Every coin has two faces; same way we will see that low inflation due to poor occasion of consumption and production it is not a synonym of a weak economy. Indeed, even if, across the board, poverty may have increased, savings have raised and they will represent the starting point for recovery.
Analysing the Harmonized Index of Consumer Prices, it is clear that prices have been stable for 3 months since the pandemic outbroke in February. What has happened in this period was firms stockpiling products, with utilities’ price falling dramatically due to both production and sales stand-by. Many companies lowered prices in May, when the lockdown was over, to absorb these inventories and stocks, so prices plummeted. Both production and consumption got a hit in July, maybe because of summer coming in and sanitary conditions getting better; soon after, though, prices went back down dramatically, compared to 2019.
Besides different levels, inflation cycle has been almost the same up to June, when it flipped to the opposite.
That is what we can see also analysing monthly inflation: comparing price levels on 2019 and 2020 it is clear that the cycle has been stable until May, to slightly change in June and to be definitely different in July. However, this huge surge in July has allowed prices to get back on track, as it is underlined in the figure above (green lines).
So far, assuming no other variation from the trend, i.e. assuming the same monthly change as it was for 2019, inflation will close at -0.2% in 2020, to gradually get back to +1% in 2023 (see figure below).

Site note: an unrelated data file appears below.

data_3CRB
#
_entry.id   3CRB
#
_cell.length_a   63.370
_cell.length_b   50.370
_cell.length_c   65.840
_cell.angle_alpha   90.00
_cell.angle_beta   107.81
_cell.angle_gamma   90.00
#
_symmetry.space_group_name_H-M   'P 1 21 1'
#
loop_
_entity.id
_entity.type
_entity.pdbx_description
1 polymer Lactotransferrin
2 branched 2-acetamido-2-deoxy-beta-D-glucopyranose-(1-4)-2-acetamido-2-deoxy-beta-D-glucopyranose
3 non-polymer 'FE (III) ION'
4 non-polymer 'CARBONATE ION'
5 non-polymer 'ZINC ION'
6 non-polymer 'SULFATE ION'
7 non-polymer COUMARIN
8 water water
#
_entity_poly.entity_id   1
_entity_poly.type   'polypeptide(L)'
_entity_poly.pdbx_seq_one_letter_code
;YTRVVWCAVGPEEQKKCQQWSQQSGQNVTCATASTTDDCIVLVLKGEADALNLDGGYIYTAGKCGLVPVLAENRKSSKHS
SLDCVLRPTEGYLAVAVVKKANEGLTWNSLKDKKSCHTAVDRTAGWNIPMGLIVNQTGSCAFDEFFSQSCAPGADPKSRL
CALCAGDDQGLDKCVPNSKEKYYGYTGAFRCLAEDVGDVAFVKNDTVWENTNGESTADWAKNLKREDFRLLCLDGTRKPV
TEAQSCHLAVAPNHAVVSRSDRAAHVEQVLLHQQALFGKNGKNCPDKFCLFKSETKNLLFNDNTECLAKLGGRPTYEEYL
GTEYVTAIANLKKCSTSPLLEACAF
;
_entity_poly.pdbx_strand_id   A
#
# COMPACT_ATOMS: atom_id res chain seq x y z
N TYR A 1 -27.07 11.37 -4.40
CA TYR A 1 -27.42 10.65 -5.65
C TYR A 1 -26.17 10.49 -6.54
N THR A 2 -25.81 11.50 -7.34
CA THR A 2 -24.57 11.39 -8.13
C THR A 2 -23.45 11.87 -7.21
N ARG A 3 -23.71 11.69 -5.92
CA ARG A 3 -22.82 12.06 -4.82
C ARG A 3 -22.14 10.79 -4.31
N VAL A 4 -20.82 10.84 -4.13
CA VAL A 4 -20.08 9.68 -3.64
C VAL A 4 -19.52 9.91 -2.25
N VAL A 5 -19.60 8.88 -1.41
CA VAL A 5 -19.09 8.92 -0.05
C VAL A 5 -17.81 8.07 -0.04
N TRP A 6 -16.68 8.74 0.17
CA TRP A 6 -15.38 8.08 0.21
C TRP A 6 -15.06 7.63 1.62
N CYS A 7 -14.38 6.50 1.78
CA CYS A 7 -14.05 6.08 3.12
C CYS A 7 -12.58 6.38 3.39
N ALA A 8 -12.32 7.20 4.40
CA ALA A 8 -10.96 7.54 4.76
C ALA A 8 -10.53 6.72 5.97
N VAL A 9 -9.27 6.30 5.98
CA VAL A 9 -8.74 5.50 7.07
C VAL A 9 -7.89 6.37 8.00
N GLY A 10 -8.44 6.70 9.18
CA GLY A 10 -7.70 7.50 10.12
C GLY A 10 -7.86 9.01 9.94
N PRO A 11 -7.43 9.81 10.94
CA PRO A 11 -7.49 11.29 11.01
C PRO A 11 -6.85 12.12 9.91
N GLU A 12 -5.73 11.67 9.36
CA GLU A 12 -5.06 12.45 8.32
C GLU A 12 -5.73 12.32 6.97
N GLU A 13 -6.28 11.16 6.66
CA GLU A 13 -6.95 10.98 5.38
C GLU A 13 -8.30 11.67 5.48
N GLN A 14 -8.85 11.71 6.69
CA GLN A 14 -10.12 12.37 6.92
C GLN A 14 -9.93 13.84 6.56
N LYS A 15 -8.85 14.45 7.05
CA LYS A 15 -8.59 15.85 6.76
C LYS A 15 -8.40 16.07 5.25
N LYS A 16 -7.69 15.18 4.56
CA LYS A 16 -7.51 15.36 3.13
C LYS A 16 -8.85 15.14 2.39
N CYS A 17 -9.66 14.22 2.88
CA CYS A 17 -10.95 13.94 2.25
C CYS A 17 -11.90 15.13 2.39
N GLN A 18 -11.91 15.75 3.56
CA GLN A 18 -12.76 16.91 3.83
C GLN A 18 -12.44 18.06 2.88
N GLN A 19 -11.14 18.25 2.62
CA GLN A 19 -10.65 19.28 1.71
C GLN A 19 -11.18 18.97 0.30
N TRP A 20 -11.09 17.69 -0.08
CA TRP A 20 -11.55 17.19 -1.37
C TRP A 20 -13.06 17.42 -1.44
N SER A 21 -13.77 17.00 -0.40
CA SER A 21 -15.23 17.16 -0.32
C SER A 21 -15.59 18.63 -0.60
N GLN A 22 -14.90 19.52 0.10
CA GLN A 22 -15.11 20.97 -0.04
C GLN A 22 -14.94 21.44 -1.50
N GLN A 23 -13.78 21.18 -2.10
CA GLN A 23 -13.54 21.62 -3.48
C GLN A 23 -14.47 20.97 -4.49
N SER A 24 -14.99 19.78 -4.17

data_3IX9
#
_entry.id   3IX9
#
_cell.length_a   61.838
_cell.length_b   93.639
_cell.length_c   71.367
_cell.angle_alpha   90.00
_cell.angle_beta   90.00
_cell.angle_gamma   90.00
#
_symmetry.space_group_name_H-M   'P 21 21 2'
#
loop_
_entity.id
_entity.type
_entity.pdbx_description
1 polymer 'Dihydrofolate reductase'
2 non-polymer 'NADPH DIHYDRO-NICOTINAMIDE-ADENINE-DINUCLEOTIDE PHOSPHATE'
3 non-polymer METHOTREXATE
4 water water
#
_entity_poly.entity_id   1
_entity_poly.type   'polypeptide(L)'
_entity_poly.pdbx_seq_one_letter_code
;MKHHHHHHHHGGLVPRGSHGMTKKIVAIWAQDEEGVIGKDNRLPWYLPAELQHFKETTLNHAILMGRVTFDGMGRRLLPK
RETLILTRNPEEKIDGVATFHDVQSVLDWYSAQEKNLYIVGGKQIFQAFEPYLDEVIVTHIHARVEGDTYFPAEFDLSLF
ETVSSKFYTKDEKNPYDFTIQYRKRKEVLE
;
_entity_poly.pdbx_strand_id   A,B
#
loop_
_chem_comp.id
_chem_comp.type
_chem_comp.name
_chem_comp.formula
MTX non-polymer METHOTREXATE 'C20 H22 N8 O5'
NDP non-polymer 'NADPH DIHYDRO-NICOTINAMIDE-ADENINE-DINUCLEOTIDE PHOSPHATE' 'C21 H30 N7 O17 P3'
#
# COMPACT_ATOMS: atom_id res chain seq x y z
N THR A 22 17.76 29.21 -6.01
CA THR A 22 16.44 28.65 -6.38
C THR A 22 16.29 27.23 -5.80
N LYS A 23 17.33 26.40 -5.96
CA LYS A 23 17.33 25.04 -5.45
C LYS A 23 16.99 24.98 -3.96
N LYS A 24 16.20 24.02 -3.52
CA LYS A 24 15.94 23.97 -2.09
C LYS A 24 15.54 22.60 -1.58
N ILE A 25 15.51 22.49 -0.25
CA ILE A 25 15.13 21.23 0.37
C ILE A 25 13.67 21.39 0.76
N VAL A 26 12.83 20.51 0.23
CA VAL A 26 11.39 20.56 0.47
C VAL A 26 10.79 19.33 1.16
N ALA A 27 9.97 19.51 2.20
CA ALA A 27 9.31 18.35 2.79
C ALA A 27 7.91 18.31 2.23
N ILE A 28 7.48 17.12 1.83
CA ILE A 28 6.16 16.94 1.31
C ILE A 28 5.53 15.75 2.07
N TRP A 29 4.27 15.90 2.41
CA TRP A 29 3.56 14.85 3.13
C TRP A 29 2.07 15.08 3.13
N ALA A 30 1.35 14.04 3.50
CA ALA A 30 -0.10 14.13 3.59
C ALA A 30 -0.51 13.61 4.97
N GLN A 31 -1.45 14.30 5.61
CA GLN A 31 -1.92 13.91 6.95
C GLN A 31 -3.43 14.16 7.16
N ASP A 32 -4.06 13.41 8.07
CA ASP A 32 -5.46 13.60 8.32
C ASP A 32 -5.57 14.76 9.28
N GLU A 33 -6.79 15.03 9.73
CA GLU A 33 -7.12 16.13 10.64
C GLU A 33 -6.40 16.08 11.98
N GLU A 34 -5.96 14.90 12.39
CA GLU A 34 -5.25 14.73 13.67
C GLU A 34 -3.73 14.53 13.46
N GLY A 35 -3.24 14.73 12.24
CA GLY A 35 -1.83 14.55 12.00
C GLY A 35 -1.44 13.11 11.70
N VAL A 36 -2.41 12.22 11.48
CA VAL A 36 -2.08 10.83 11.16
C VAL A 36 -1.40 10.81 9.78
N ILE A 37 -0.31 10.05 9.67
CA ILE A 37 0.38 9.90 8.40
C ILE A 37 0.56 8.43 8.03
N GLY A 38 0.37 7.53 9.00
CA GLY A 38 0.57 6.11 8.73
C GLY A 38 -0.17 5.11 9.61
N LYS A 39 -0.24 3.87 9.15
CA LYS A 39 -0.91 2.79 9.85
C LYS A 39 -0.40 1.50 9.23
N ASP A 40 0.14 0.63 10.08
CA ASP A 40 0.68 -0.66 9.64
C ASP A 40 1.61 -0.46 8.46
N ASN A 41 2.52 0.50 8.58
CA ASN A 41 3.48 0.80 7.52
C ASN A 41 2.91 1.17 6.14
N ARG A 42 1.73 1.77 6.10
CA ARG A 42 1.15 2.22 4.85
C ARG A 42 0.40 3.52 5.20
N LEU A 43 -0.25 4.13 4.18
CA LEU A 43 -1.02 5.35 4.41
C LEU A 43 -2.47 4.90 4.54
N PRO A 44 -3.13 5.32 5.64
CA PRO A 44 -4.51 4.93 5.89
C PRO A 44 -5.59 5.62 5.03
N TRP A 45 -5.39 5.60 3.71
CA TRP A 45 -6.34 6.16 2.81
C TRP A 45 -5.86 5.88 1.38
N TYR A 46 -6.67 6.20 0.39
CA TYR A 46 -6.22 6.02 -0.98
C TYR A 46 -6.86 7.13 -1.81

Considering current pandemic downturns, it is foreseeable a small backstop of consumer prices. Forecasts may fall between -0.2% and -0.3% for the 2020, whit a lower future recover.
What is quite sure, anyway, is that the pandemic dramatically affected Italian economy, bringing consumer confidence to the lowest and savings to the greatest. In my opinion, this should not necessarily be bad-seen: for what I see, we have piled resources to boost future consumption as soon as consumer confidence go back to positive.
In conclusion, whether or not recover comes strongly depends of course on sanitary downturns, but also, and, let me say, most importantly, from economic confidence and political and social stability; even if Covid-19 will “disappear” with spring and/or with available vaccines, the economy still have to show off conditions to set the ground for re-building the future.